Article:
In the studio complex where the hit drama Game of Thrones was filmed, it was appropriate that Mary Lou McDonald strode into the Belfast election count with the mistakable buzz of triumph among her team.
Northern Ireland politics is regularly marked by dramatic moments that promise a historic turning point. The juncture opened by Ms McDonald, president of the all-Ireland Sinn Fein party, was that its victory would start a push for reunification of the island, cutting the tie to the UK.
In the language of Northern Ireland politics, the process is referred to as a "border poll". Despite the anodyne name, the idea is both controversial and divisive – something that compounds the tensions created by the fragile make-up of the region.
Sinn Fein’s election campaign for the 2022 Northern Ireland assembly said almost nothing about unification and, instead, stressed messages around working together to address cost of living and healthcare issues. Once the votes were in, the Dublin-based Ms McDonald threw off the restrain.
Work for a border poll should start before the end of the decade, she declared. Indeed she would like it within five years. The change of tone was one aimed much more towards a wider audience beyond the British-run territory.
If it pans out the way Ms McDonald would like it to, the outcome would be seismic. Sinn Fein in two decades has transformed from being the voice of the Irish Republican Army commanding less than 10 per cent of Northern Ireland votes and almost none in the Irish Republic.
As of this week, it commands most seats in the Northern Ireland assembly. It has set its sights on the same goal in the Irish Parliament at the next general election in 2025. Because of the weak and transactional nature of the big Irish parties, it has good chance of doing so.
That would give the tricolour-branded party an immense platform to further the reunification agenda.
There be little doubt about what that would mean for Britain, Europe and indeed the overall shape of the West. The current tensions with Russia are bringing those into focus in ways not seen since the Cold War, or indeed the Second World War.
When Russia’s state TV last week showed a mocked-up strike by a nuclear drone not only wiping out the UK, which it deems as principal enemy, there was outrage in Ireland.
The country’s foreign ministry lodged a protest with Moscow. There were calls in the newspapers for Ireland to expel the Russian ambassador, something that hasn’t really been heard in London.
A few days later, a Russia submarine was spotted off the north-west coast of Ireland, which is a non-aligned state. As such Northern Ireland is an important aspect of the UK's projection into the North Atlantic – and hence that of Nato.
The strategic implications of Irish unity are considerable and not to be underplayed, even if they have been rarely discussed.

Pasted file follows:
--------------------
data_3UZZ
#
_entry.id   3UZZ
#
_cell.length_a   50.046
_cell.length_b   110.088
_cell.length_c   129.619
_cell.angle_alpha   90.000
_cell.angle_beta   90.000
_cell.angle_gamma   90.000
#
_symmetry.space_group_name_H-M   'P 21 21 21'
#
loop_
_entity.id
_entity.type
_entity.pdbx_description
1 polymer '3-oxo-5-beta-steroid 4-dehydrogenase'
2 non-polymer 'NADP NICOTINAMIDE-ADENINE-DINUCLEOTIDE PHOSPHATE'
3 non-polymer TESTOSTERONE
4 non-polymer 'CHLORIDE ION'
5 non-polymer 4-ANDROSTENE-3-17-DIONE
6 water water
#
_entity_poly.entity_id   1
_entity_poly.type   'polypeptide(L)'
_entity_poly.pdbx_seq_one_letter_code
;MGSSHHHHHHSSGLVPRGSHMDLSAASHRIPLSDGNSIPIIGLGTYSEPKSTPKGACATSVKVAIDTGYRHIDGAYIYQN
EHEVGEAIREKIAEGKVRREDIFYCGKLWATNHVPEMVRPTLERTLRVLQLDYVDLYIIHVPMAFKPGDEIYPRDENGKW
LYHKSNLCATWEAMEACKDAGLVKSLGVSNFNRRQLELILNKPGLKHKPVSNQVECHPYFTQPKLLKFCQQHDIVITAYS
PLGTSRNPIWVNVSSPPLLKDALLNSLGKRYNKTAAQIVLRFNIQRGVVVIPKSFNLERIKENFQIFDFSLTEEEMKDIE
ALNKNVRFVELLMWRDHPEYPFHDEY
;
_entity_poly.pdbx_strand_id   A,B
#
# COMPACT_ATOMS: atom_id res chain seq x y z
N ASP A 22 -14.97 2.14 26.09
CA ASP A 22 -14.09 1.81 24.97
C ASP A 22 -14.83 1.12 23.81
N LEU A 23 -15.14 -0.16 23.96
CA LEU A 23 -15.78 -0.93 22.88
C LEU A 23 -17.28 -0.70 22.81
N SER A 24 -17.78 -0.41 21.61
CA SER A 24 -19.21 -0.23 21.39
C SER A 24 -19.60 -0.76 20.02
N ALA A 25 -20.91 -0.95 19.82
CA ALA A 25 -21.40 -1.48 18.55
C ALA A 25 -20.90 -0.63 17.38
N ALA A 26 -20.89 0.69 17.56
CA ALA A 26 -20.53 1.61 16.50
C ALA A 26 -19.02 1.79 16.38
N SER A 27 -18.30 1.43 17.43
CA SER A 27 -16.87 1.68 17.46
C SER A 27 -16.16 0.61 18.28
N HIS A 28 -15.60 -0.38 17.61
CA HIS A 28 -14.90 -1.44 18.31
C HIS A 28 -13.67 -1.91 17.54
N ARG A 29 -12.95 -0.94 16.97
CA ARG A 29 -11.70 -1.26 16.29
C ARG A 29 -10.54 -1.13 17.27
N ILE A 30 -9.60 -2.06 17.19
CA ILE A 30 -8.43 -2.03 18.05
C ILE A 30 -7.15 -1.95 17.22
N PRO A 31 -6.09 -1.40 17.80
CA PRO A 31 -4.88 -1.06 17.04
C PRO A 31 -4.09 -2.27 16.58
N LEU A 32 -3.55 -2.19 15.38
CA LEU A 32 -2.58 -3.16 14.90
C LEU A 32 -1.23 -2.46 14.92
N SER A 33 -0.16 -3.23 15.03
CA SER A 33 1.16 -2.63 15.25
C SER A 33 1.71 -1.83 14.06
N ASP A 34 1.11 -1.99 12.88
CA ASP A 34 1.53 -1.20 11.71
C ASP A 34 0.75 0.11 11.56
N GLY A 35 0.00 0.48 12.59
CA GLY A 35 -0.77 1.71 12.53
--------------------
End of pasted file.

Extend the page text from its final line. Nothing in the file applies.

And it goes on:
There are several reasons why a rush to consider Irish unity can been discounted even after the poll result that has set everybody talking.
In the first place the Sinn Fein campaign placed its northern leader, Michelle O’Neill, on its posters for its presidential-style campaign. Her words have been far more inclusive towards the Unionist tradition. Even Ms McDonald has also told voters from the other tradition “don’t be scared”.
The overall percentage lead between Sinn Fein and its main rival, the Democratic Unionist Party, was 29 per cent to 23 per cent. But parties declaring themselves to be Unionists and parties that are Nationalist both garnered 40 per cent of the vote. A surge in the centrist Alliance Party has boosted the independents to 20 per cent. In effect the ratio of power in Northern Ireland is 4:4:2.
There is almost zero chance that this calculus could be reordered by the establishment of a referendum on Irish unity. The toxic issue of Brexit has if anything entrenched the divisions between each side. Those in the middle may enjoy the advantages of Northern Ireland’s duality too much to make a jump for Irish unity.
Global identity matters for all those involved in the process. Local identity matters even more. Polarisation has been turbo-charged by Brexit. Irish citizens in the south are also puzzled by the northern society and don’t easily understand how they could easily absorb hundreds of thousands of angry and “scared” northern Protestants.
Still, the rise of Sinn Fein both north and south cannot be discounted. It is based on familiar social issues of inequality and frustration at the economic disparities throw up by the modern economy.
The party’s ideological roots cannot be separated out by the fact that its electoral gains are based on different strands.
The wisest in the party lay a different stress from Ms McDonald. They point to Brexit and say the last thing they want is a referendum that they win and then don’t have a clue what to do with their victory.
Taking a step back, they see the Irish state as in need of overhaul. Northern Ireland would have to change, too, if it were to be absorbed into an all-island entity. Why not have a citizen's assembly to say a poll on Northern Ireland would be a vote on hitting the reset button across the whole of Ireland.
That would be something worth voting for: the future.